All enzymes of the postsqualene or committed sterol pathway are conserved between mammals and fungal organisms until after the formation of zymosterol (Figs 2 and 3). After the formation of lanosterol, the ergosterol pathway proceeds in a linear fashion toward the production of ergosterol (Fig. 2), but the cholesterol pathway proceeds to AZD5363 cholesterol through either one of two routes: (1) through zymosterol or (2) through lathosterol (Fig. 3). These divergent routes to sterol production result in sterols that are uniquely suited for mammalian and fungal cells. In mammalian cell membranes, cholesterol is arranged in a bilayer conformation, allowing external forces to be distributed more
efficiently (Hildenbrand & Bayerl, 2005), while in fungal cell membranes, ergosterol is arranged in a monolayer conformation, causing the membrane to be more rigid and less flexible than mammalian cell membranes (Hildenbrand & Bayerl, 2005). These differences may be attributed to the lack of a cell wall in mammalian cells and the presence of one in fungal cells. The cell wall is located outside the cell membrane and provides structural integrity and protection from external forces. Mammalian cells lack a cell wall; therefore, the cell membrane establishes structural integrity and protection from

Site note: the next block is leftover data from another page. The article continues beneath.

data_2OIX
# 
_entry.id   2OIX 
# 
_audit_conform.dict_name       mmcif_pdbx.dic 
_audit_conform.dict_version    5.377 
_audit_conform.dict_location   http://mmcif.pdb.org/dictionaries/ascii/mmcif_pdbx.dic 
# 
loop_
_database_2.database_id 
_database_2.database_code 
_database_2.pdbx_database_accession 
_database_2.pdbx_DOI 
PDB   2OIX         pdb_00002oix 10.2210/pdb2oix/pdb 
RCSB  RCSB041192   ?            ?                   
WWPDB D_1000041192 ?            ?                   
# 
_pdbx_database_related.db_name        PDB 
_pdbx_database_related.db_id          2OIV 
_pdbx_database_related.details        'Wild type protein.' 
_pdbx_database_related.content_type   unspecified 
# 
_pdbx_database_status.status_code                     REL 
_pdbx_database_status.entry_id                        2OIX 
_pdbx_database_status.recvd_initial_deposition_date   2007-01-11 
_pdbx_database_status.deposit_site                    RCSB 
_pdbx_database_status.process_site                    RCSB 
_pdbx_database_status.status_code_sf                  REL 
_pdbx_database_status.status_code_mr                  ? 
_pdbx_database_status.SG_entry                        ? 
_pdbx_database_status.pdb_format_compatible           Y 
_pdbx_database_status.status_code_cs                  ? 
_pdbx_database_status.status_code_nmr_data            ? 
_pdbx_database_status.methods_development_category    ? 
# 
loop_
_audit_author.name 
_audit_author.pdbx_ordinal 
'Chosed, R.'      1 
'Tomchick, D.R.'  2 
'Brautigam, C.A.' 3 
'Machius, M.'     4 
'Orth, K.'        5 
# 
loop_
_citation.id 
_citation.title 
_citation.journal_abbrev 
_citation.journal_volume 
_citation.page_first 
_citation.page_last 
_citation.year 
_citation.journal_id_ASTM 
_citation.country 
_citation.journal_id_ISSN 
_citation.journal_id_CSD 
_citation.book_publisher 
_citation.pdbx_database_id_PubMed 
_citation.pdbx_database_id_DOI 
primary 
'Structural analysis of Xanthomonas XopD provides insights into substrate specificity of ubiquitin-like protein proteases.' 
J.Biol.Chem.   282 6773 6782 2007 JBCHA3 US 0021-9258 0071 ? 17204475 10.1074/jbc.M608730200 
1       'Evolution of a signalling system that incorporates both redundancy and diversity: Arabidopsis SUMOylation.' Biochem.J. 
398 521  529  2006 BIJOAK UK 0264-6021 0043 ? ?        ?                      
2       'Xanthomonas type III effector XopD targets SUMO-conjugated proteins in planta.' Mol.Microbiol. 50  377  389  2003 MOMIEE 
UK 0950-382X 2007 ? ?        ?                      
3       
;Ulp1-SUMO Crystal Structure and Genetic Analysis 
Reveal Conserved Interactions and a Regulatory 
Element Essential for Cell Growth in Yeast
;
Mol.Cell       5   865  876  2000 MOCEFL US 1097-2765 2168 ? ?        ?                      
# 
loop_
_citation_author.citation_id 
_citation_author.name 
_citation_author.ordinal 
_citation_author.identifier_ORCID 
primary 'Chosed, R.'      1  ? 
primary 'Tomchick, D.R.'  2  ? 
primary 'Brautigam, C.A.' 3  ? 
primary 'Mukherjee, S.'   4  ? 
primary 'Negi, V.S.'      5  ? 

external forces. Consequently, mammalian cell membranes are more flexible than fungal cell membranes, and the divergence of the sterol pathways contributes to the nature of these two membranes. In ergosterol, two additional double bonds formed by the actions of the C-5 desaturase and C-22 desaturase enzymes (Arthington et al., 1991; Skaggs et C59 wnt price al., 1996) contribute to the rigidity of fungal cell membranes, whereas the cholesterol molecule lacks these additional modifications, allowing the mammalian
cell membrane more flexibility to protect it from outside forces (Hildenbrand & Bayerl, 2005). Data from several studies point toward the existence of a de novo sterol pathway in P. carinii (Florin-Christensen et al., 1994; Kaneshiro et al., 1994b; Giner et al., 2001, 2002). Incubation Sitaxentan of P. carinii with radiolabeled sterol precursors such as acetate, mevalonate, squalene, HMG-CoA and isopentenyl diphosphate resulted in the synthesis of radiolabeled sterols in P. carinii, and suggested that sterol synthesis occurs through the acetate–mevalonate pathway (Florin-Christensen et al., 1994; Kaneshiro et al., 1994b; Ellis et al., 1996; Sul & Kaneshiro, 2001). It is thought that this pathway leads to the formation of rarely detected C28 and C29Δ7 sterols such as fungisterol and stigmast-7-en-3β-ol (Florin-Christensen et al., 1994), which have only been found in Trypanosoma cruzi (Liendo et al., 1999) and plant pathogenic rust fungi of the class Uredinales (Weete, 1989). In addition to these rare sterols, the organism appears to synthesize its own unique sterols, including [(24Z)-ethylidenelanost-8-en-3β-ol] (pneumocysterol) (Florin-Christensen et al., 1994; Kaneshiro et al.